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Siethru has been spending a number of hours assisting with the gathering and cataloguing of materials. The time is pleasant, mostly spent drinking tea and working through the hours. Little talking and much calm. A group of three appeared on the deck of the ship today in a badly-damaged craft, and I feel it is fortunate that the wild, even mob-like behavior of the majority of the crew has ceased in recent months. With them they had a small amount of Rot, but nothing so great that it could assist the crew in any real movement of the ship. That being decided and agreed upon by all, our new guests agreed to share their supply among the crew. The evening was enjoyable, and finally I have been able to sleep.
- - - -
Division and static. I see and feel that this journey has no more in it. Even if the next transition puts the Due Return closer to whatever course it has found for itself in this infinity, I know that my known life and work will always lie in another. Zincovovich emerged from his quarters tonight, eyes glowing a deeper blue than I recalled. He gathered the crew and announced humbly that we would depart in a weeks’ time, once installation of his new navigational equipment was complete. From the notes and sketches I have seen thus far, I am certain that departure is possible, though from the look of Zincovovich, I am much less so that departure is desirable.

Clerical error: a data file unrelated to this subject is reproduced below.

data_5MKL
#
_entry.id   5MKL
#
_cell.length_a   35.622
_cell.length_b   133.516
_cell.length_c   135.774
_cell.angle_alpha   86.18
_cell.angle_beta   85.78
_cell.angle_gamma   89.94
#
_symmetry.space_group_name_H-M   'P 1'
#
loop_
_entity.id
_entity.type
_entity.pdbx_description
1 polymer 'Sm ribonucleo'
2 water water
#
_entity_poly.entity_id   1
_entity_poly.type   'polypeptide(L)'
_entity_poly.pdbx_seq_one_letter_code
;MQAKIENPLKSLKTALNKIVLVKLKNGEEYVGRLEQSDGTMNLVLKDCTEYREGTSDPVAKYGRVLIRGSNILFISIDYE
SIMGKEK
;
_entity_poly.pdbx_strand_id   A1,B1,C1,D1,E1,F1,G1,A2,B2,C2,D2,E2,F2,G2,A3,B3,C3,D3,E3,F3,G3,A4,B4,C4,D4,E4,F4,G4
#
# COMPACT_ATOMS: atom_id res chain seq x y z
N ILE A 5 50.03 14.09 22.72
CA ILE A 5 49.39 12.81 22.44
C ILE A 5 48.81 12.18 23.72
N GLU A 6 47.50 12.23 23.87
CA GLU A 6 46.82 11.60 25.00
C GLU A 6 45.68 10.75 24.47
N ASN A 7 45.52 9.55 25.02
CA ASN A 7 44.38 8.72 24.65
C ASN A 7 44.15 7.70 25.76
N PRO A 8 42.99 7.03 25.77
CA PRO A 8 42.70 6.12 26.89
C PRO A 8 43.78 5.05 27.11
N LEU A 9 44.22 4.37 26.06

- - - -
The glasslike structures, degraded as they may seem, are quite beautiful. I never imagined that elements filled bearing such foreboding could also create in me such stillness and awe. I am not cold, or numb, or clear-headed, but I am actively ready to accept what will come. Greater and greater amounts of glittery dust gather about the ship, and for the remaining few days, the doors will remain sealed to excursions. I am fortunate to have made the happy mistake of leaving an aged and musty box strapped to the deck to air out—it is very likely that the box will collect some of this substance which would otherwise be too dangerous to harvest. So much accumulates that gathers meaning to itself only by way of context and interpretation, and so rare are those items and encounters that seem to encapsulate and embody their meaning directly, unspeakably.
- - - -
As I had suspected, Zincovovich plans to steer the ship from these hives himself. We are only moments from departure. Never before have I met a captain capable of this feat, though I am quite familiar with the ambition itself. It never manifests in one the same as in another, but its habits and tendencies of invasion are so aptly viral, rapid and orderly… Exterior views of the ship have become completely obscured, and the once light and glowing dust with swirled about the windows has now become a thick, dark, ocean of cloud and static. I abide in nostos, missing my researches and my family. I have disembarked yet I do not plan to arrive. I am between.
- - - -
Young Preston has just come in, moments before our transition. From the control room, where he frequently stands watch at the captain’s controls, he’s seen the box on the deck accumulating the fine bits of glass thrown out by the blasting. Not shy at all as usual, but forward and sure, he requested, “That box of the glass on deck--I should like to have it, if you won’t need to be keeping it for your archive.”